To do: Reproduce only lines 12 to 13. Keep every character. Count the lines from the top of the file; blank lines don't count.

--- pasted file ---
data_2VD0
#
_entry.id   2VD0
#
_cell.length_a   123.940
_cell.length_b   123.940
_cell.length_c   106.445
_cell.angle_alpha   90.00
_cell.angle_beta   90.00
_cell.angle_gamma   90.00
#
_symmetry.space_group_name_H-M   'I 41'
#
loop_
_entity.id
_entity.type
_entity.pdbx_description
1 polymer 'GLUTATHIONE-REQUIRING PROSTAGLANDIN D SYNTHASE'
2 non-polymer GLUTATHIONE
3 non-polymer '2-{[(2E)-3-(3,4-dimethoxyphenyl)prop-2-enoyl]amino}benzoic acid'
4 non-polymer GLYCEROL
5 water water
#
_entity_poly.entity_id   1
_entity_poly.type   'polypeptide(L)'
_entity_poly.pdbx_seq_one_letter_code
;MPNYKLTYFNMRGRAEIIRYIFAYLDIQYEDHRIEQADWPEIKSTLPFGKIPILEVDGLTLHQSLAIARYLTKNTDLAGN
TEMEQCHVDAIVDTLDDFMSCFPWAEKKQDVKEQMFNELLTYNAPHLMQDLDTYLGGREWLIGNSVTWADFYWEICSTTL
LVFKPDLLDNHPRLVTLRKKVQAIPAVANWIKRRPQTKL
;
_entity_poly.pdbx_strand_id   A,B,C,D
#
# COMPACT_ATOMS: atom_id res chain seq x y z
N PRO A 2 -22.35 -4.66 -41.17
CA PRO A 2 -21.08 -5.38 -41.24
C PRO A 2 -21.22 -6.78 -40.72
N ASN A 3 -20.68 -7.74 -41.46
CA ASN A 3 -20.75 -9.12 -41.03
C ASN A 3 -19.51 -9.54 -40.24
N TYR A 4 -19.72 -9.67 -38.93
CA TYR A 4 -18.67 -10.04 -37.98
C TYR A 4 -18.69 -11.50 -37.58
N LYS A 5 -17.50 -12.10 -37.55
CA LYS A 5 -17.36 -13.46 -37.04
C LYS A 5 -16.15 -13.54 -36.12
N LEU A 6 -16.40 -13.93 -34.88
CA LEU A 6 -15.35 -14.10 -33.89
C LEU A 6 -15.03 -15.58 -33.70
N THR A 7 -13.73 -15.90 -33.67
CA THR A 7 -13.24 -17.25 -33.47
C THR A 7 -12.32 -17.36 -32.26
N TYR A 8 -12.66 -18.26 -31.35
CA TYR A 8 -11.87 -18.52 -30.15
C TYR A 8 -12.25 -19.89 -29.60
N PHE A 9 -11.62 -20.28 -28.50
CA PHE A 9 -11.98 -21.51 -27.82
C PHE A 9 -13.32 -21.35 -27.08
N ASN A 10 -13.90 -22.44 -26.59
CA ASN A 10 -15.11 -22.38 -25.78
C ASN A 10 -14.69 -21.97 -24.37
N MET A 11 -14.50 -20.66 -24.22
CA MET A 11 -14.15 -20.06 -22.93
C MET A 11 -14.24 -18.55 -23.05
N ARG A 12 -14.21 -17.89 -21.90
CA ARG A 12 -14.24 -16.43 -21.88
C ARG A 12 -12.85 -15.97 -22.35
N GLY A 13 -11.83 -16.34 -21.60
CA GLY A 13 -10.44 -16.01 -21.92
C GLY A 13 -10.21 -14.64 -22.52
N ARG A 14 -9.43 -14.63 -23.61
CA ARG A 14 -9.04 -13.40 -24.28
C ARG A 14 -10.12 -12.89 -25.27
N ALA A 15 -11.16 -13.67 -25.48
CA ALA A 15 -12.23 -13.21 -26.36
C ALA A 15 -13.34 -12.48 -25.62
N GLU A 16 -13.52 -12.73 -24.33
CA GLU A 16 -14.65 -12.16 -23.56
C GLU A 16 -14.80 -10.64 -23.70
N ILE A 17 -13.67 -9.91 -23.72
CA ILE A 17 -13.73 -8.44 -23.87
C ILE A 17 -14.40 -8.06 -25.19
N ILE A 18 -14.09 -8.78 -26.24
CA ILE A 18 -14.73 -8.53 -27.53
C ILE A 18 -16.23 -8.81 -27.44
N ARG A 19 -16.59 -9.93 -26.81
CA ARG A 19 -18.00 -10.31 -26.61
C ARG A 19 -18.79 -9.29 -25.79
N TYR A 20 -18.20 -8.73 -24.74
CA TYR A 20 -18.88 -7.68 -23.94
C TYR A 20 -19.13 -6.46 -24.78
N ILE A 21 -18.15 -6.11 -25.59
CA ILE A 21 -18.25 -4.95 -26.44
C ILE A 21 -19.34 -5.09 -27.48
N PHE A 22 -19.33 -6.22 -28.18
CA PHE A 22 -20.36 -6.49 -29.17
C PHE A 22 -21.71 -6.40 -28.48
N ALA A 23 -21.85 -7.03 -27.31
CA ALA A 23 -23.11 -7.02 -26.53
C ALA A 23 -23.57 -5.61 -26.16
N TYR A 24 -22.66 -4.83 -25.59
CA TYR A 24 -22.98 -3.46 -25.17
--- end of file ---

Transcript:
_symmetry.space_group_name_H-M   'I 41'
#